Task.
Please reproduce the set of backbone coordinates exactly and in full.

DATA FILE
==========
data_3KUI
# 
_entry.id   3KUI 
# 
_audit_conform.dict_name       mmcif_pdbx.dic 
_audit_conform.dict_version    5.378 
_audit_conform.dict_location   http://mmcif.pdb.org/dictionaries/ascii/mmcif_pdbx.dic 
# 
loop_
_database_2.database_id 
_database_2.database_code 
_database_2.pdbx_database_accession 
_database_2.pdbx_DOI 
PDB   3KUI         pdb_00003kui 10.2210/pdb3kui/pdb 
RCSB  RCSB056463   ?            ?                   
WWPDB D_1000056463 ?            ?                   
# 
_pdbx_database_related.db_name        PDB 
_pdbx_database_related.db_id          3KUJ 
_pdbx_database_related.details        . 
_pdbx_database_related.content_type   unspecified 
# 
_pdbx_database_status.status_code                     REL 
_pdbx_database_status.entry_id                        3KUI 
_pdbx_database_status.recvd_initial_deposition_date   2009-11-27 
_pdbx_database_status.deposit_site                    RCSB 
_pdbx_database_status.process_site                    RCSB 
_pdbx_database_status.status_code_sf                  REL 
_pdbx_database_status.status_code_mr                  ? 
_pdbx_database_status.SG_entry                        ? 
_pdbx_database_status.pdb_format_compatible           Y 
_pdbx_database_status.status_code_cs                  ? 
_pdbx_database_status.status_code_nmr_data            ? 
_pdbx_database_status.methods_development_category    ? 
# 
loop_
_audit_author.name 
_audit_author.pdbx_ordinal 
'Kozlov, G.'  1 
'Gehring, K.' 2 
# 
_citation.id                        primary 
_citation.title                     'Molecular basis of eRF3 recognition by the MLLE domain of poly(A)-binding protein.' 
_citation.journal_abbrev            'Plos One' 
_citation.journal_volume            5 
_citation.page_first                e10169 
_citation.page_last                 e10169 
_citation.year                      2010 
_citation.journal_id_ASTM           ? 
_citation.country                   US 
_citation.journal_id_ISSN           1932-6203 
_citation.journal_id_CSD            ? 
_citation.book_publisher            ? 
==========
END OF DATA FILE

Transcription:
data_3KUI
# 
_entry.id   3KUI 
# 
_audit_conform.dict_name       mmcif_pdbx.dic 
_audit_conform.dict_version    5.378 
_audit_conform.dict_location   http://mmcif.pdb.org/dictionaries/ascii/mmcif_pdbx.dic 
# 
loop_
_database_2.database_id 
_database_2.database_code 
_database_2.pdbx_database_accession 
_database_2.pdbx_DOI 
PDB   3KUI         pdb_00003kui 10.2210/pdb3kui/pdb 
RCSB  RCSB056463   ?            ?                   
WWPDB D_1000056463 ?            ?                   
# 
_pdbx_database_related.db_name        PDB 
_pdbx_database_related.db_id          3KUJ 
_pdbx_database_related.details        . 
_pdbx_database_related.content_type   unspecified 
# 
_pdbx_database_status.status_code                     REL 
_pdbx_database_status.entry_id                        3KUI 
_pdbx_database_status.recvd_initial_deposition_date   2009-11-27 
_pdbx_database_status.deposit_site                    RCSB 
_pdbx_database_status.process_site                    RCSB 
_pdbx_database_status.status_code_sf                  REL 
_pdbx_database_status.status_code_mr                  ? 
_pdbx_database_status.SG_entry                        ? 
_pdbx_database_status.pdb_format_compatible           Y 
_pdbx_database_status.status_code_cs                  ? 
_pdbx_database_status.status_code_nmr_data            ? 
_pdbx_database_status.methods_development_category    ? 
# 
loop_
_audit_author.name 
_audit_author.pdbx_ordinal 
'Kozlov, G.'  1 
'Gehring, K.' 2 
# 
_citation.id                        primary 
_citation.title                     'Molecular basis of eRF3 recognition by the MLLE domain of poly(A)-binding protein.' 
_citation.journal_abbrev            'Plos One' 
_citation.journal_volume            5 
_citation.page_first                e10169 
_citation.page_last                 e10169 
_citation.year                      2010 
_citation.journal_id_ASTM           ? 
_citation.country                   US 
_citation.journal_id_ISSN           1932-6203 
_citation.journal_id_CSD            ? 
_citation.book_publisher            ? 